- Category: Volume 88 (Fall 2016 - Spring 2017)
- Published: 16 November 2016
- Written by NICOLE SEITZ | STAFF WRITER
On Saturday, Nov. 12, 16 Monmouth students had the unique opportunity to see an advance premiere of a documentary that is described as a “music driven celebration of the art of recording” —Soundbreaking: Stories from the Cutting Edge of Recorded Music. The trip was sponsored by the University’s affiliation with the Grammy Museum, a museum devoted to the history and winners of the Grammy Awards.
Joe Rapolla, Chair of the Music and Theatre Arts Department, said, “Soundbreaking is a great series, and this event is another great way we are leveraging the great resources and connectivity of our Grammy Museum affiliation.”
This eight-episode series, which premiered on PBS Nov. 15, was created as part of a movement to document what happens in American music and the process of creating music. The late Sir George Martin, most famous for producing The Beatles, was a big inspiration in the creation of this film, and he had said antemortem that there had never been a movie made about the importance of technology and recording.
This documentary had been underway for almost 15 years and includes interviews with over 200 artists and producers from various genres and generations of music history. Bob Santelli, Executive Director of the Grammy Museum, explained, “This series takes you behind the scenes into the creative process.” He continued, “It shows you how the role of technology has changed over time and creates a deeper connection to the music.”
Rapolla explained the importance of technology in the Industry, “Technology has always been a key driver of the music business. Using technology to create music, especially popular music, compliments the creative process.”
During the conference, Santelli discussed that although technology definitely helps to make music more accessible for people, it also takes something away from the experience of music. He explained that in the ‘60s and ‘70s, buying and listening to music was a full experience that made people closer to the music—from hearing the single on the radio, to going to buy the record, and then playing that record at home. Music wasn’t easily accessible on our cell phones; therefore, it was more special.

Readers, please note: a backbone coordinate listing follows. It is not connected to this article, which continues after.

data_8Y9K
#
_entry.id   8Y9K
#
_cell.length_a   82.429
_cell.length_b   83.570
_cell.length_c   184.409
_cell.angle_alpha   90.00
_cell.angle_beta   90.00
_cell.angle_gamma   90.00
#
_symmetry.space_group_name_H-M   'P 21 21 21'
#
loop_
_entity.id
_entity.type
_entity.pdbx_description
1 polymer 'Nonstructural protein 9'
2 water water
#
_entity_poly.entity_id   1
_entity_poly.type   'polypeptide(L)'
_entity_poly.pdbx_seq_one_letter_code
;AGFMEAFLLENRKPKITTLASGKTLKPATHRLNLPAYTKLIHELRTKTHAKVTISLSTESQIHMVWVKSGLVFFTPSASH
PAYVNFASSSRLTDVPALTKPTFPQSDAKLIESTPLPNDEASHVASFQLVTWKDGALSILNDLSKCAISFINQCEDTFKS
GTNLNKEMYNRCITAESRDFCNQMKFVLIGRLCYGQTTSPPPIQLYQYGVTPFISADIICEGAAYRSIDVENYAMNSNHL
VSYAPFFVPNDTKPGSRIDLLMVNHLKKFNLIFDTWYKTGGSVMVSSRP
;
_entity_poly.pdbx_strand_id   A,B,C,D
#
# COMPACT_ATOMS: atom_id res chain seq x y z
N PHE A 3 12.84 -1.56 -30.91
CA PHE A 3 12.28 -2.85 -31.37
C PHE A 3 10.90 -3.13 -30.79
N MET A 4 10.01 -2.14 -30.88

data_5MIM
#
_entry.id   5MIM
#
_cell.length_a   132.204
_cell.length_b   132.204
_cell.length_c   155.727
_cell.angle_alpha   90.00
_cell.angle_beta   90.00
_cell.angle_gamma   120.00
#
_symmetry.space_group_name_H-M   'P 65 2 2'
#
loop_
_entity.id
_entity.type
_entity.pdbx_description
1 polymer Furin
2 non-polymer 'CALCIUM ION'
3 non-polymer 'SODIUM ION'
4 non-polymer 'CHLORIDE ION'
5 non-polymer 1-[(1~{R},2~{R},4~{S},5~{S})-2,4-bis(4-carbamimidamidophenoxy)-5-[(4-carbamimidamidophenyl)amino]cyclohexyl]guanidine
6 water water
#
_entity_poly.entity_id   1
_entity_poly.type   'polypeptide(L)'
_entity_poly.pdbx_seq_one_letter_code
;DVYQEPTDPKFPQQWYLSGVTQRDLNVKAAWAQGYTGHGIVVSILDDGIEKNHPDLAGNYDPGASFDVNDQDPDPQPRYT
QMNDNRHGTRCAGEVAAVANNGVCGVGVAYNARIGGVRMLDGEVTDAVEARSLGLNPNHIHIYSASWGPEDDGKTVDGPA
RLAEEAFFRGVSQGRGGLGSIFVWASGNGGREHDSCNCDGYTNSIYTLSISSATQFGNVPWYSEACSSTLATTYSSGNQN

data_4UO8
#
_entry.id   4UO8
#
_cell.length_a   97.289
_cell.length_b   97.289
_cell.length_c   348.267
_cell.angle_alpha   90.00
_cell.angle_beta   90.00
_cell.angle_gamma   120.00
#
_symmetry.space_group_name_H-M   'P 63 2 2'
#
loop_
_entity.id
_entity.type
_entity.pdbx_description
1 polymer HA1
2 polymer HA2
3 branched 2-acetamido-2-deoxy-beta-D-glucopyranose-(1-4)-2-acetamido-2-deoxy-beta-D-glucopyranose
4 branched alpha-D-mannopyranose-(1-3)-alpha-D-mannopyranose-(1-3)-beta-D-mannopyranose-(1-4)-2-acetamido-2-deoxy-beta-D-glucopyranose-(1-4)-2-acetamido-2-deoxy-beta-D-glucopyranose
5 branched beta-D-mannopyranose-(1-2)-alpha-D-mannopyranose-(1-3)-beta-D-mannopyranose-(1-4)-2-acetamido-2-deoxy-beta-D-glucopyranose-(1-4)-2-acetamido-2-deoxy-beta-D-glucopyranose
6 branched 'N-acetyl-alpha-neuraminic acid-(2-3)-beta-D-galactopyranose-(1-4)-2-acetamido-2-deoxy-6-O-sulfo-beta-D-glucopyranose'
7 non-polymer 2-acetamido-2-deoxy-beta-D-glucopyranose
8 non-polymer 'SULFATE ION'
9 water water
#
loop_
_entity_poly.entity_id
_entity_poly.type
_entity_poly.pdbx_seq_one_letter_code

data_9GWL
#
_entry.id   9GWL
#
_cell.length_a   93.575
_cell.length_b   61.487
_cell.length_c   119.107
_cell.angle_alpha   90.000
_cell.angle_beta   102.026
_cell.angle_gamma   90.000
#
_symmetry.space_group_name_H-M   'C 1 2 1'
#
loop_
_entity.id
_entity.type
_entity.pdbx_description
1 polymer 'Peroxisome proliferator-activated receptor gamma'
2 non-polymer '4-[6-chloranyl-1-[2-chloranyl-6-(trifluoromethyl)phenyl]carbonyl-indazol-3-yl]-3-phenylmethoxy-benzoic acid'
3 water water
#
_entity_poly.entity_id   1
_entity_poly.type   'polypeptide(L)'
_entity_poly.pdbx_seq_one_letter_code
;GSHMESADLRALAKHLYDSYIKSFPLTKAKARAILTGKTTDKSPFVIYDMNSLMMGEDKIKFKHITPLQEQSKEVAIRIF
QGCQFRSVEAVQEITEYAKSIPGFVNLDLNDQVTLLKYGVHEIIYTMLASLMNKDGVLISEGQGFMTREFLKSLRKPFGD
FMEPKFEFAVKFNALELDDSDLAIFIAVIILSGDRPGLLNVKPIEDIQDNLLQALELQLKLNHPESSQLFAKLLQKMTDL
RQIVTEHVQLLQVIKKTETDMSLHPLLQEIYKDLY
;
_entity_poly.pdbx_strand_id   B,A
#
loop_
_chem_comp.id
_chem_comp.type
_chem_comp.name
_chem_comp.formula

Joey Affatato, a senior music industry student, agreed with Santelli, “As a musician myself, I like having a physical album to be able to really cherish what I have made.” He added, “However, the use of social media and streaming sites helps me to grow my fan base and have my music reach more people.”
Another senior music industry and business management student, Dave DePaola, added, “As a musician and lover of music in general, I prefer analog forms and old fashion styles of music. On the other hand, as an entrepreneur I realize the importance of the new technology in the business and believe it really opens up new opportunities.”
This film series serves as a reminder to all music lovers that the work and effort put into creating music is so worth it, and it is important to bring music to the world. Santelli mused, “Music shapes us and our culture.”
Maro Charymayeff, a director for the series, said, “Performers tend to get the spotlight in most documentaries, but in Soundbreaking we emphasize the fact that producers are also artists in the studio.”
Overall, the conference and private screening was a rewarding experience for all the students in attendance. Kelli Misenheimer, a sophomore music industry student, shared, “I really loved the episodes we watched and I especially loved how they showed the history and development of the music.”
The series definitely allows viewers to gain a greater appreciation for the art of creating music, in many different genres and time periods. Soundbreaking shows us how the soundtrack of American culture was made. Santelli put it best by saying, “The greatest thing about American music is it doesn’t stand still.”
PHOTO COURTESY of Nicole Seitz